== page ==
Artist switches gears from Vietnam Women's Memorial to coin art
This Veterans Day weekend marks the 20th anniversary of the dedication of the Vietnam Women's Memorial. Curator Karen Lee spoke with Glenna Goodacre, the artist who designed the memorial, about another of her well-known designs—the Sacagawea dollar coin.
When I was 12, I wore a round, metal Prisoner of War bracelet. I don't recall exactly how that bracelet came into my life or what annealed my spirit to an American POW thousands of miles away, but his name—Colonel Norman C. Gaddis—has not been erased by time. I remember watching his safe return from the Hanoi Hilton in a live television broadcast in 1973. Thanking us for our prayers, Colonel Gaddis said it was good to be back home, and it felt as if he could see me and family watching him and his fellow soldiers get off the plane. My living room was filled with excitement, tears, and relief, and that round metal POW bracelet forever links me to inexplicable joy.
Life has a way of repeating. Now, nearly 40 years later, another round, metal object is the subject of my interest, or more aptly, the woman who created it is. Glenna Goodacre designed the obverse for the U.S. Sacagawea dollar coin but, perhaps surprisingly, she also designed the Vietnam Women's Memorial.
I wondered how an artist could switch gears to produce something as tiny as a coin design when their passion was monumental-sized sculpting, and where better to seek clarification than Ms. Goodacre herself?
One of the great joys (and awesome responsibilities) in my work as a curator with the National Numismatic Collection is the opportunity to talk to people about their work. In museum-lingo we call it an "oral history interview," and the conversation not only enriches our understanding of how people are shaping the world around us but also provides a chance to collect objects which preserve a physical record of their story. And so, the gracious west Texan fulfilled the request to be interviewed and even made a generous donation of sketches, plasters, coins, and related artwork to the National Numismatic Collection.
So why did this artist—renowned for thinking big—constrain herself for a coin design? Well, it turns out that the same imagination guides the creative process on both massive and miniature work. The challenge is to focus the message.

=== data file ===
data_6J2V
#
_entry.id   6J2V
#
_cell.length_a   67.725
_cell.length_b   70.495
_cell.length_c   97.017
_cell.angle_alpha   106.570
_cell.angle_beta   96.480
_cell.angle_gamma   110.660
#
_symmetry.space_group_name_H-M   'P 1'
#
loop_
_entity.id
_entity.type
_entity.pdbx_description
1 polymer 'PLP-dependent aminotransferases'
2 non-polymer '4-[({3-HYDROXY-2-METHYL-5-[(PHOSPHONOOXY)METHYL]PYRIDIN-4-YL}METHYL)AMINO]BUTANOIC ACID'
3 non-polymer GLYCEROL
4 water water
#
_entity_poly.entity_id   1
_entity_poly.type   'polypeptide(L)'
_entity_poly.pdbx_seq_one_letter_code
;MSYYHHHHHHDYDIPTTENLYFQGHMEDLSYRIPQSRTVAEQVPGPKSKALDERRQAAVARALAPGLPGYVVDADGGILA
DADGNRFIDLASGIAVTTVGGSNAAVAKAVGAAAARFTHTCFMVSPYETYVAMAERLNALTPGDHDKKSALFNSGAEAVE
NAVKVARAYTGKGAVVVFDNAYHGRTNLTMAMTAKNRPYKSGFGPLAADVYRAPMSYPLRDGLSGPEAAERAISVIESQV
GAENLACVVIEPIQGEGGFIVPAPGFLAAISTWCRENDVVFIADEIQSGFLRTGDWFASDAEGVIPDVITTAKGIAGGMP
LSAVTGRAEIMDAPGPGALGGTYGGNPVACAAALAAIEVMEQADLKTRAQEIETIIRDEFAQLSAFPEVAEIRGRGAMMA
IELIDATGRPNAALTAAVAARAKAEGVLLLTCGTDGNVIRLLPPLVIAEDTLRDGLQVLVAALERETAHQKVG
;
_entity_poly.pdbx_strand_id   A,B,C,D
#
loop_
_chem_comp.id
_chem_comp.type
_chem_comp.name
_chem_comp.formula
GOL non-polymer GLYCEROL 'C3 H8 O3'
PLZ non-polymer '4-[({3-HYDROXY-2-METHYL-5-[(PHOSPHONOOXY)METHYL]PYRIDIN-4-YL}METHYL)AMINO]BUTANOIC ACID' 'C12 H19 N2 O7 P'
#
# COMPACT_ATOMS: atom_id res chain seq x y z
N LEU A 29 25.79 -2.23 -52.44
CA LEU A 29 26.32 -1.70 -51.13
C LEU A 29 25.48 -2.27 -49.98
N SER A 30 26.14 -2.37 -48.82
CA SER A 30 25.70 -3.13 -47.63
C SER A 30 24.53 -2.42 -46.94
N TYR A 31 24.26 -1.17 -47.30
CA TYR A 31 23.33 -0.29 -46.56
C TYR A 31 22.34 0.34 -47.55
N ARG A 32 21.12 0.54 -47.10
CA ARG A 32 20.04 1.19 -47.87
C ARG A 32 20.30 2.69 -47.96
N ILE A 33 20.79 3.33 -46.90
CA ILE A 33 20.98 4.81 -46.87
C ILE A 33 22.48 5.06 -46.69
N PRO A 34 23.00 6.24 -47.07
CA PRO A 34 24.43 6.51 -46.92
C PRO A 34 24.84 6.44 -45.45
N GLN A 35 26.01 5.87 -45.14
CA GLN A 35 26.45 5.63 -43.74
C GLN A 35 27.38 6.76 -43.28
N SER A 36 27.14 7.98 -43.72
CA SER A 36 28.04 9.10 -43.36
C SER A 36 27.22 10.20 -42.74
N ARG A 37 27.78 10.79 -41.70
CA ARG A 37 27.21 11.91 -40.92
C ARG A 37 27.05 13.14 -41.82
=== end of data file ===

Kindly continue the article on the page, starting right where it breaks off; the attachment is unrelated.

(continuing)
Goodacre told me, "The coin is very, very small and you cannot fit all of my ideas on it." Yet, she managed to fit a big idea—that Sacagawea was trying to get back home after her long journey on the Lewis and Clark Expedition—on a tiny surface. This emotional message is part of what Glenna hopes viewers feel when they see the coin.
Emotion, message, feeling—these words came up often during our oral history interview and provoked other questions. Are people surprised to discover that the same artist who designed the Vietnam Women's Memorial also created the Sacagawea dollar coin? Putting that question to the test, I found one of the coins in my pocket change and went to the memorial.
Curator Karen Lee compares the Sacagawea coin with the memorial. The video is also available on YouTube.
Indeed, people were surprised, wondering if it took a different skill set to create a statue. Some commented that it might be harder to create an emotionally evocative coin design like the Sacagawea dollar because the surface area is so small. For me, another surprise was learning that whether you are sculpting on massive or miniature scale, art can only be as good as your technical skill.
Unlike a painter, whose creativity may go directly from imagination to canvas, a sculptor first sketches, then models a concept to see how it will look in three dimension. Smaller models, made using clay, resin, and metal, become larger ones until the concept is fully envisioned. In the case of a coin, however, the process is reversed. Coin designs are more limited, and instead of modeling up to full scale, you begin to reduce the design down.
Imagine how many wonderful coin concepts must be abandoned because they can't withstand the distortion of shrinking. Lucky for us, Ms. Goodacre is a master of both large and small.
Visitors at the Vietnam Women's Memorial may have been surprised to learn that Ms. Goodacre created both the memorial and the coin, but all of the people I talked to felt that the coin was as much a work of art as the sculpture. And to think, it only costs a dollar!
Karen Lee is a curator with the National Numismatic Collection at the National Museum of American History. She is currently working on The Value of Money, a new exhibition slated to open in Spring 2015 at the National Museum of American History.